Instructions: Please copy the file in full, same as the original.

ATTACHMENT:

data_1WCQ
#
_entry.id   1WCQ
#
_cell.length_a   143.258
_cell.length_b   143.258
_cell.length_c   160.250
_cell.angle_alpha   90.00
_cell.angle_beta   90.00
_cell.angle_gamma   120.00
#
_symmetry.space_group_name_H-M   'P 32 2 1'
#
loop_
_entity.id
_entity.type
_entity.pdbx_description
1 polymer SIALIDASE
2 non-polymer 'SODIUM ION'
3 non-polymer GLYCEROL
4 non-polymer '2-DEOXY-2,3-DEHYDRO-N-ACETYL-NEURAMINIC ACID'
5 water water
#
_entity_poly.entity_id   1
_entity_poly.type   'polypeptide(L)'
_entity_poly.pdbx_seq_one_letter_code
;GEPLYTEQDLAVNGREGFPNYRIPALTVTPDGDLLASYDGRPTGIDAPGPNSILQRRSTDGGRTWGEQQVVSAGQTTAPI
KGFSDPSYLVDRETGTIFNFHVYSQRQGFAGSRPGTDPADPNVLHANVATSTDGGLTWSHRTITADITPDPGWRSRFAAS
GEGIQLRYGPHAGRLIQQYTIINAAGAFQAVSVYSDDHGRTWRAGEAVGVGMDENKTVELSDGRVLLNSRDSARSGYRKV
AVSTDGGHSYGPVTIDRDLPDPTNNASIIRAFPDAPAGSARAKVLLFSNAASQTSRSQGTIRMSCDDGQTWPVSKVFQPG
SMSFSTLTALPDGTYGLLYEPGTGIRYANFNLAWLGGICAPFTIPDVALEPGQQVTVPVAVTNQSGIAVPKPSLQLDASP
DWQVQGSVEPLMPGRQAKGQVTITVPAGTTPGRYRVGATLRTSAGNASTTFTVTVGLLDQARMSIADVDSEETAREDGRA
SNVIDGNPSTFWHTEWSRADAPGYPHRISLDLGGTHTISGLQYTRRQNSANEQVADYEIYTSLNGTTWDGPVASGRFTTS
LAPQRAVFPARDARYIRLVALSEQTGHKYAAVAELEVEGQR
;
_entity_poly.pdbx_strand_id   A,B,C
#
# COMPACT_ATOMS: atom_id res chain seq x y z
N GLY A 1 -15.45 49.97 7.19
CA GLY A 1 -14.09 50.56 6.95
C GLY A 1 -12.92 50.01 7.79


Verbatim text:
data_1WCQ
#
_entry.id   1WCQ
#
_cell.length_a   143.258
_cell.length_b   143.258
_cell.length_c   160.250
_cell.angle_alpha   90.00
_cell.angle_beta   90.00
_cell.angle_gamma   120.00
#
_symmetry.space_group_name_H-M   'P 32 2 1'
#
loop_
_entity.id
_entity.type
_entity.pdbx_description
1 polymer SIALIDASE
2 non-polymer 'SODIUM ION'
3 non-polymer GLYCEROL
4 non-polymer '2-DEOXY-2,3-DEHYDRO-N-ACETYL-NEURAMINIC ACID'
5 water water
#
_entity_poly.entity_id   1
_entity_poly.type   'polypeptide(L)'
_entity_poly.pdbx_seq_one_letter_code
;GEPLYTEQDLAVNGREGFPNYRIPALTVTPDGDLLASYDGRPTGIDAPGPNSILQRRSTDGGRTWGEQQVVSAGQTTAPI
KGFSDPSYLVDRETGTIFNFHVYSQRQGFAGSRPGTDPADPNVLHANVATSTDGGLTWSHRTITADITPDPGWRSRFAAS
GEGIQLRYGPHAGRLIQQYTIINAAGAFQAVSVYSDDHGRTWRAGEAVGVGMDENKTVELSDGRVLLNSRDSARSGYRKV
AVSTDGGHSYGPVTIDRDLPDPTNNASIIRAFPDAPAGSARAKVLLFSNAASQTSRSQGTIRMSCDDGQTWPVSKVFQPG
SMSFSTLTALPDGTYGLLYEPGTGIRYANFNLAWLGGICAPFTIPDVALEPGQQVTVPVAVTNQSGIAVPKPSLQLDASP
DWQVQGSVEPLMPGRQAKGQVTITVPAGTTPGRYRVGATLRTSAGNASTTFTVTVGLLDQARMSIADVDSEETAREDGRA
SNVIDGNPSTFWHTEWSRADAPGYPHRISLDLGGTHTISGLQYTRRQNSANEQVADYEIYTSLNGTTWDGPVASGRFTTS
LAPQRAVFPARDARYIRLVALSEQTGHKYAAVAELEVEGQR
;
_entity_poly.pdbx_strand_id   A,B,C
#
# COMPACT_ATOMS: atom_id res chain seq x y z
N GLY A 1 -15.45 49.97 7.19
CA GLY A 1 -14.09 50.56 6.95
C GLY A 1 -12.92 50.01 7.79